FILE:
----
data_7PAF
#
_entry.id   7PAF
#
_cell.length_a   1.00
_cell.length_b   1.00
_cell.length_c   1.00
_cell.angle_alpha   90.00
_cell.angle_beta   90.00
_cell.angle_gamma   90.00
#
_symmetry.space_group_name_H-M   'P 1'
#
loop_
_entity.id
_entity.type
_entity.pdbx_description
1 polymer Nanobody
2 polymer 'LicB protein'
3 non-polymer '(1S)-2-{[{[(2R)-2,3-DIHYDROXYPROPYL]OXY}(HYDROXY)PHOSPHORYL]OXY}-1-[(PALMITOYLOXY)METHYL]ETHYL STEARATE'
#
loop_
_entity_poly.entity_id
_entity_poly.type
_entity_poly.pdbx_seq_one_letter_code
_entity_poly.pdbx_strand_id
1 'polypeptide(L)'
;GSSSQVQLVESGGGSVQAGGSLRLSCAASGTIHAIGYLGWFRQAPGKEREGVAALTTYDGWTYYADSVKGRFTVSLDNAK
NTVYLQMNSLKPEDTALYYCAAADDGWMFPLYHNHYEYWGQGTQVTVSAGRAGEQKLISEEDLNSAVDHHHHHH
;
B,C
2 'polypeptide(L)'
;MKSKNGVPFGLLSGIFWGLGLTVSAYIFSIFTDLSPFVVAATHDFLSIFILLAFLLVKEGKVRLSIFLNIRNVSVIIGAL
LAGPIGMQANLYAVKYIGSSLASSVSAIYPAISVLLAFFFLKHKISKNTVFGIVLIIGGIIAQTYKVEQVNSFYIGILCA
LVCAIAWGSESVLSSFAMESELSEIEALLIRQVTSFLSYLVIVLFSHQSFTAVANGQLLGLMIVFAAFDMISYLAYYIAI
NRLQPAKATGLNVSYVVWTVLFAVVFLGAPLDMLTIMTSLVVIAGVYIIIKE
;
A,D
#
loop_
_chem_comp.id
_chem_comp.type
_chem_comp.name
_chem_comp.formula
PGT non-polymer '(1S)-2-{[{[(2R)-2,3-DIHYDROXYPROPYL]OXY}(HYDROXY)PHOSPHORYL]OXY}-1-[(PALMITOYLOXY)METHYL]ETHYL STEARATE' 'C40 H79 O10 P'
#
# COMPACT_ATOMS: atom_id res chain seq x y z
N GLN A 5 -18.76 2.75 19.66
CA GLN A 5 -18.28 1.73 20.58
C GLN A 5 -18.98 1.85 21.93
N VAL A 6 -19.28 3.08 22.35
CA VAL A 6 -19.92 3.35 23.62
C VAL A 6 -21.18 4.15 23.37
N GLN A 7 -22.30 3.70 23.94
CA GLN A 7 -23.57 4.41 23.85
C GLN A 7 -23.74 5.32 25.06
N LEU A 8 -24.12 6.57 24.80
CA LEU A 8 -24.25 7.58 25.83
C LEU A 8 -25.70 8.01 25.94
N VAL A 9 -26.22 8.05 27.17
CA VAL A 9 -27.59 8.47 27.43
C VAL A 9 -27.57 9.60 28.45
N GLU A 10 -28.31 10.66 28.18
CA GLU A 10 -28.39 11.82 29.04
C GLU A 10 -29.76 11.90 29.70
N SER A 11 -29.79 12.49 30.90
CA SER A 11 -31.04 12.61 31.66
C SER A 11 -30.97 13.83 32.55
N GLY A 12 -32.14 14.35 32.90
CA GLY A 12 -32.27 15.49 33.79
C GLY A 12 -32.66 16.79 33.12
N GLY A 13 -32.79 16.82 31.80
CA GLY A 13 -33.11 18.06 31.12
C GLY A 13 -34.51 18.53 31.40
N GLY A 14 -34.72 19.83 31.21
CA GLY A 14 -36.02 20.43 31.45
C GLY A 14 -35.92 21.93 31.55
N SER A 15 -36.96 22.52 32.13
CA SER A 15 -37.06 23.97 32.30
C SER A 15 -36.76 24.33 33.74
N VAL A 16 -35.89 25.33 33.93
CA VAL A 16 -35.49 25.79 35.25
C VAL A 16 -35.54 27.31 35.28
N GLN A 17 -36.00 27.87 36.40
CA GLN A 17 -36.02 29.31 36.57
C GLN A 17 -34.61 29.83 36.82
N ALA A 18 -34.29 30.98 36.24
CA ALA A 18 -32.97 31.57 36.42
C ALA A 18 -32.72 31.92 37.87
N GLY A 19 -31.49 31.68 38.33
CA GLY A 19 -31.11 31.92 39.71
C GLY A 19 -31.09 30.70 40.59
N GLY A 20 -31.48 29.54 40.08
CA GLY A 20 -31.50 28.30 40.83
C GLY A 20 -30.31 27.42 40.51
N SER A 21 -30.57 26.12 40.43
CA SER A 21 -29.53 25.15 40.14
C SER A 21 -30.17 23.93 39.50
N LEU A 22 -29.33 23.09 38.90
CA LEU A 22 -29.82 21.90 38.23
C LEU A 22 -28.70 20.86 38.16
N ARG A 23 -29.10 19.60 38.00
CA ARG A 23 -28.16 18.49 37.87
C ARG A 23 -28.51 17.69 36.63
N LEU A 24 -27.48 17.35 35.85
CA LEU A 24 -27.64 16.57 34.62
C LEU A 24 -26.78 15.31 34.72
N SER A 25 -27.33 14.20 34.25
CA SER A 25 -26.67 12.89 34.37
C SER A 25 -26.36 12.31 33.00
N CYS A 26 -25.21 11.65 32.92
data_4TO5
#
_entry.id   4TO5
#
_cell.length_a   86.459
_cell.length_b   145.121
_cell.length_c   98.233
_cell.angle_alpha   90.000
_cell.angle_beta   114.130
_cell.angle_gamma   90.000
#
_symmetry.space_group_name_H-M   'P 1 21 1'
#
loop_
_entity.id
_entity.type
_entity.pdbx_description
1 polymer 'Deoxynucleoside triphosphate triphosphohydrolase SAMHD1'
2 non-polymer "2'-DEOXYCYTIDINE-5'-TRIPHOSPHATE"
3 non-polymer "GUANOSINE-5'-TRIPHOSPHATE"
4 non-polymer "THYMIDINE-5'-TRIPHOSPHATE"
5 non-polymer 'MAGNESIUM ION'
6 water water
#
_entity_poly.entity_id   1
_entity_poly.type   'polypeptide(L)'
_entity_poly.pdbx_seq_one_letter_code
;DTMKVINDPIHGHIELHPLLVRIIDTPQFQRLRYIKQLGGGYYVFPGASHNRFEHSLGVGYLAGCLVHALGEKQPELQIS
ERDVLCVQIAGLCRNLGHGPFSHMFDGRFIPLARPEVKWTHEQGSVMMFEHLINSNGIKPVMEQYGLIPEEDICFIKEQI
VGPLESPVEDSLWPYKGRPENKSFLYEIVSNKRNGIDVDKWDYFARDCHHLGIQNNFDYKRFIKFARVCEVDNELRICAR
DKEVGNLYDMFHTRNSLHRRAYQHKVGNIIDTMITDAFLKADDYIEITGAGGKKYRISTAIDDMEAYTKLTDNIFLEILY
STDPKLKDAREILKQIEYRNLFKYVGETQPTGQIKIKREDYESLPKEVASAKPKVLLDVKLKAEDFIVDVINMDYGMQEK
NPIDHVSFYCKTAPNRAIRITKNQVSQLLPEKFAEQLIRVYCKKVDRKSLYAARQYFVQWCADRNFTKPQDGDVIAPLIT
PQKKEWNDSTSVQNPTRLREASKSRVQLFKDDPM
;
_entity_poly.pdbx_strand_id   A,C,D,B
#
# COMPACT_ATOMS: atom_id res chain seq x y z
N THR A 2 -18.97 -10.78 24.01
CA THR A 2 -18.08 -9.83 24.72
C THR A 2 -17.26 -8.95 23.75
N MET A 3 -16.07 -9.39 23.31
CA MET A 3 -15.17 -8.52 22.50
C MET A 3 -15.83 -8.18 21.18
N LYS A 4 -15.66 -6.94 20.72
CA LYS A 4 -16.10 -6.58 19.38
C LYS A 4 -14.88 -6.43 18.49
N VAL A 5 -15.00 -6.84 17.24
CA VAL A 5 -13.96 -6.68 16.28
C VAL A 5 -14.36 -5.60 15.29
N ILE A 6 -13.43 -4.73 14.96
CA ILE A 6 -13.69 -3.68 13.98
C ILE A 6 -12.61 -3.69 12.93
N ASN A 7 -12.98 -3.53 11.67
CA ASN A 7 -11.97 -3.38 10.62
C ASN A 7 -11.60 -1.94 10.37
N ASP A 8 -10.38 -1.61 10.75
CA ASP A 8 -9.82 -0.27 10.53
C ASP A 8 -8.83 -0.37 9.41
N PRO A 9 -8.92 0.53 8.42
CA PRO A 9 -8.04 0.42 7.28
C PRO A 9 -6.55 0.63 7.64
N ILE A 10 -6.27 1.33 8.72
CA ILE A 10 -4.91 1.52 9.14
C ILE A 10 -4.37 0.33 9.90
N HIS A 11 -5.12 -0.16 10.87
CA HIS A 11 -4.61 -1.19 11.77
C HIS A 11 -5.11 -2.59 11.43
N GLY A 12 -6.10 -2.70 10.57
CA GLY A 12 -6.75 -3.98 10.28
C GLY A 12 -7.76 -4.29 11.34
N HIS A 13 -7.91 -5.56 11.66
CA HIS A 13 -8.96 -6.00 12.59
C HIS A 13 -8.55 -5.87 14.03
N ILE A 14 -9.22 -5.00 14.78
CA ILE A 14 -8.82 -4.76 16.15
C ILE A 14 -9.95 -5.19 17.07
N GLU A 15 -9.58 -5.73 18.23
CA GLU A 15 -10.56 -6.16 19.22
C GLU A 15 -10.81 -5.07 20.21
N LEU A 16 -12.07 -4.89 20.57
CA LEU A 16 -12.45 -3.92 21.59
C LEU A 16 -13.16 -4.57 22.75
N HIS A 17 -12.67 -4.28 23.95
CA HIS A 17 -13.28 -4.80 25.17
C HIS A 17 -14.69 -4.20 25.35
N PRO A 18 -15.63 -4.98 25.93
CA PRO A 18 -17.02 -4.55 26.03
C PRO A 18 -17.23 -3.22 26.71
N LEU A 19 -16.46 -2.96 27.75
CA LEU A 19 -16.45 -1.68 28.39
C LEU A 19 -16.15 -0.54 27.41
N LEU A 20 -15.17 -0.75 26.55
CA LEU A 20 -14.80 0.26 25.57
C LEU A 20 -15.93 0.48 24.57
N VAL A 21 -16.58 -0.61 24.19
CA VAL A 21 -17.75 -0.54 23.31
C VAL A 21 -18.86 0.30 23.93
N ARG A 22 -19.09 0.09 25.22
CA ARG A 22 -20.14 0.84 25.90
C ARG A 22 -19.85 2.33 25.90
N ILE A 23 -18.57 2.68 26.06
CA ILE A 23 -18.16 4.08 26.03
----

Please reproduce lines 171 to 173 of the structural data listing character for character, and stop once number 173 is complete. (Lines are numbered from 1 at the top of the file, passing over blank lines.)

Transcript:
N PRO A 9 -8.92 0.53 8.42
CA PRO A 9 -8.04 0.42 7.28
C PRO A 9 -6.55 0.63 7.64